She dropped everything, and ran outside.
Her grandson was lying on the ground, and his arm was pinned underneath the back end of her truck. (She later found out that the handbrake had come loose and caused the vehicle to roll backwards onto him.)
She did what I guess any mother or grandmother would do, and without thinking immediately ran to the back of the truck to lift it -- except, instead of it being a futile effort, like you'd expect, she actually succeeded.
She lifted the truck, and his arm became free.
When reporters caught wind of "the event" (as she later called it), they flocked to her door. But she wouldn't speak of it to anyone.
In fact, as weeks passed, she became depressed.
When Dr. Charles Garfield, the author of the book Peak Performers, read about her in the National Enquirer, he travelled to her town (Tallahassee, Florida) and he managed to land an interview with her.
Do you know why she was depressed?
In the days that followed "the event", when she had time to reflect on it, she realized: "If I was able to do this when I didn’t think I could, what does that say about the rest of my life? Have I wasted my life?"
Now, you might have heard this story before.
It's become something of a cliché in coaching and self-help circles.
But Laura Schultz had it all wrong, and so do most the other folk who hear about her story. What she achieved that day has nothing to do with "what is possible" or "mind over matter" or other beliefs. It's all down to a phenomenon that scientists are studying (and barely beginning to understand right now).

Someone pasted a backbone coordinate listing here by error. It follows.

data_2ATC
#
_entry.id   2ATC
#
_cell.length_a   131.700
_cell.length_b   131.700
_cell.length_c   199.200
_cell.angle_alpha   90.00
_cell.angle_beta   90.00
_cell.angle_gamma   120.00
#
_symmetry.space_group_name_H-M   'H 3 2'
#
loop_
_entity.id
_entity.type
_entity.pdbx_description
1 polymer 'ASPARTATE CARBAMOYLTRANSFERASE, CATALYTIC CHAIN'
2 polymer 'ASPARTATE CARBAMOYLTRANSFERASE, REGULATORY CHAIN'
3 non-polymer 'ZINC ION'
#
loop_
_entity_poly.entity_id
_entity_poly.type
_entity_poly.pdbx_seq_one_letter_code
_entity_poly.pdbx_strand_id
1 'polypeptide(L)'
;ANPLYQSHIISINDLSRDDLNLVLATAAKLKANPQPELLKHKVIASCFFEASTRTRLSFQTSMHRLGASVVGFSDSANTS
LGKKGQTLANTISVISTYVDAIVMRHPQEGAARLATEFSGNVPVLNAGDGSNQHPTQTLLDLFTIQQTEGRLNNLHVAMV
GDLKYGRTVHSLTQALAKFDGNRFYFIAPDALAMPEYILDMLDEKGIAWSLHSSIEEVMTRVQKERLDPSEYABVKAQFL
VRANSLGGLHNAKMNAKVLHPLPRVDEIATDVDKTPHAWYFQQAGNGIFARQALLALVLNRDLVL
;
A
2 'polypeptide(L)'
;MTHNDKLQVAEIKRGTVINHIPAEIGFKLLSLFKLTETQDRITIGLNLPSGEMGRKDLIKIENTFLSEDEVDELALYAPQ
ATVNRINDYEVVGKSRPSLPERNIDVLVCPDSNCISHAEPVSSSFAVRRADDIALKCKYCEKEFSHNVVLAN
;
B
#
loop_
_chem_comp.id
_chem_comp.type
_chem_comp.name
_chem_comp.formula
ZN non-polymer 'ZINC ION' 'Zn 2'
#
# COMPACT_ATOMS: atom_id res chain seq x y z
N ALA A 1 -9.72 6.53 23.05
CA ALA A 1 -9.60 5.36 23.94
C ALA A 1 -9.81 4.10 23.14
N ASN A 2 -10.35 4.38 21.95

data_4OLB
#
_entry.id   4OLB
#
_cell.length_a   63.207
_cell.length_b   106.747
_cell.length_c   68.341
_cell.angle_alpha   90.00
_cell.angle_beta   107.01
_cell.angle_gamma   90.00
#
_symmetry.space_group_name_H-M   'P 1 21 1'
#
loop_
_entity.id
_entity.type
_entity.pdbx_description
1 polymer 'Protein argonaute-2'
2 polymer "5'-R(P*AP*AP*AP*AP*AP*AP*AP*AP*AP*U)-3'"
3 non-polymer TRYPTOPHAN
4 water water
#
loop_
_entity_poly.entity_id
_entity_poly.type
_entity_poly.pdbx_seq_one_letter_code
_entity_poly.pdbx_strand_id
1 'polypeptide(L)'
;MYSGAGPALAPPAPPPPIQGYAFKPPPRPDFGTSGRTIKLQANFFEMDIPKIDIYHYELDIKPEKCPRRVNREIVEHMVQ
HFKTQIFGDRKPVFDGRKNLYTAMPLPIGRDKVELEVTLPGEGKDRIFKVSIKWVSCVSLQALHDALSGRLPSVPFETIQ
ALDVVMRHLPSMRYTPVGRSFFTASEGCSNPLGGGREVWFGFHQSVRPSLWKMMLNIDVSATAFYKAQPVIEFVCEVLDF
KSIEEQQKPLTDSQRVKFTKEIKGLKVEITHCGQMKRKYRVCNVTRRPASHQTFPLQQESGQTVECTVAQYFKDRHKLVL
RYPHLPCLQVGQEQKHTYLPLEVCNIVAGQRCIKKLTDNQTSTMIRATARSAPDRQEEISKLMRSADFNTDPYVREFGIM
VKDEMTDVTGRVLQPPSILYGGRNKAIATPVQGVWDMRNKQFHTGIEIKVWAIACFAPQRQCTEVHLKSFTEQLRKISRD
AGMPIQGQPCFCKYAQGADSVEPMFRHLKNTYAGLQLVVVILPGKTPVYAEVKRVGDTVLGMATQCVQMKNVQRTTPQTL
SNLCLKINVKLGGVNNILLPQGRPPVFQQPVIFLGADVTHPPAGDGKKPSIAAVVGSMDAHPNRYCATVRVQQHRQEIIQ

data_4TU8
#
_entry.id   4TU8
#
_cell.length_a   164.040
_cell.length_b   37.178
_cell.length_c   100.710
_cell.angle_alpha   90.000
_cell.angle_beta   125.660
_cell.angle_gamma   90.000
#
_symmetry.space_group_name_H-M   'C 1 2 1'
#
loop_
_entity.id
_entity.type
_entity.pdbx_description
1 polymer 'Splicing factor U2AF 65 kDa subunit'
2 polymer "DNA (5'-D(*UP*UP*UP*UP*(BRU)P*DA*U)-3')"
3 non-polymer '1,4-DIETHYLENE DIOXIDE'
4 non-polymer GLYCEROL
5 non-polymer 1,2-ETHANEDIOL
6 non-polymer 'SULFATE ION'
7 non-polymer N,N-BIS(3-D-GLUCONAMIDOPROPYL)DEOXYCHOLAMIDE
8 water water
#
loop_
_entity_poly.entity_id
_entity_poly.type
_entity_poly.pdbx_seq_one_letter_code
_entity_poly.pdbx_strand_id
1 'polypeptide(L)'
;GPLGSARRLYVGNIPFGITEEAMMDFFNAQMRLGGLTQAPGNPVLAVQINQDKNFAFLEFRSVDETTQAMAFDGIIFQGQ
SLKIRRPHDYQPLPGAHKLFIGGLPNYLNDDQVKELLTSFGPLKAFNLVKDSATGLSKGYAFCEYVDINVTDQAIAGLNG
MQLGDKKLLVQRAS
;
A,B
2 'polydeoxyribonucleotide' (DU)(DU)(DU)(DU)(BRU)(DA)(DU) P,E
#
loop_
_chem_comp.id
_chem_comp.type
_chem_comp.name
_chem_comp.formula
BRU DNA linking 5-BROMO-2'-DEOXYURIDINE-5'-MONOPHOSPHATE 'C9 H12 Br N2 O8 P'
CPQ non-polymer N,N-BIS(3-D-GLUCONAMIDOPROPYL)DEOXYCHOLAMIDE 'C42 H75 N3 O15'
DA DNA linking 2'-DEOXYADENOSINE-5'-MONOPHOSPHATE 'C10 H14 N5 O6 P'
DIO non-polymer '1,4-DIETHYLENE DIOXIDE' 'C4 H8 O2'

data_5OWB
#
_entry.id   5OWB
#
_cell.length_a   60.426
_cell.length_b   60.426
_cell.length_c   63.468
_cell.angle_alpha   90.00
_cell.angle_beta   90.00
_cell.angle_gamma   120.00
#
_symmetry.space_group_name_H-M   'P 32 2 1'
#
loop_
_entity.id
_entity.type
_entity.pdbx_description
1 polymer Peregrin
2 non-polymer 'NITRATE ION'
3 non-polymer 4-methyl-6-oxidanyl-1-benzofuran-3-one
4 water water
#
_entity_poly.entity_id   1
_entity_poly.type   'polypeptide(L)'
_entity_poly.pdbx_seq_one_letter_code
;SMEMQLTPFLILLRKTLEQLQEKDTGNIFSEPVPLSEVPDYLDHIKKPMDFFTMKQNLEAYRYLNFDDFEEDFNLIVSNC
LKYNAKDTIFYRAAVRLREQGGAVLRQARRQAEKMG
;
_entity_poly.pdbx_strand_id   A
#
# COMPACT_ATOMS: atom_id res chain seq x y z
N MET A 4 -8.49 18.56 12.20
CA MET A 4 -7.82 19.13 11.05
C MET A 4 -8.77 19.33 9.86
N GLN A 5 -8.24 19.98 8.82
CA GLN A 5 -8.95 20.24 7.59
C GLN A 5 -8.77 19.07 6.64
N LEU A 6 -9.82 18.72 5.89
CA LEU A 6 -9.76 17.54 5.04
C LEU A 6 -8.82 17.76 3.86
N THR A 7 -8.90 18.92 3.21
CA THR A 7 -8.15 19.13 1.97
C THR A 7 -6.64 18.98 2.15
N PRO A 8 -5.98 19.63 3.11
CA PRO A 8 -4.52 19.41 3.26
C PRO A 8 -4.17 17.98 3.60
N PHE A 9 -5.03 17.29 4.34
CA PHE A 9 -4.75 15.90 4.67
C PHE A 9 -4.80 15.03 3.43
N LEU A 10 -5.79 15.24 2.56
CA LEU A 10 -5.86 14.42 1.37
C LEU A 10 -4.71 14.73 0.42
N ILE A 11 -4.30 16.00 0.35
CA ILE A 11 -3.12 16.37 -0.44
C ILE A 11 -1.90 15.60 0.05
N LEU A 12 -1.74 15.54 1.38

It's like this:
In times of stress, our bodies become flooded with nervous energy. I'm not talking about adrenaline (though I'm sure that has something to do with it).
What I'm talking about is kind of like a cross between dread and focus.
For most of us though, it feels like dread.
Until something potentially life-threatening happens, like your grandchild is trapped beneath the wheels of a truck, or a huge refrigerator falls onto your baby daughter. In times like these, nervous energy gives you strength.
Do you want to know what's interesting though?
You can also tap into nervous energy in non-life-threatening situations, like job interviews or team meetings or "step-into-my-office" chats with your boss.
It takes a little bit of practice, but you can do it.
Not only does it give you massive amounts of focus and put you "in the zone", but it also makes you come across -- ironically -- as more animated, more charismatic, and more confident.
Does that sound crazy?
Except I've seen it with my own eyes so many times that I know there's something there. I'm not saying I understand the science behind it. I'm just saying that there's something there, and we ought to look into it more.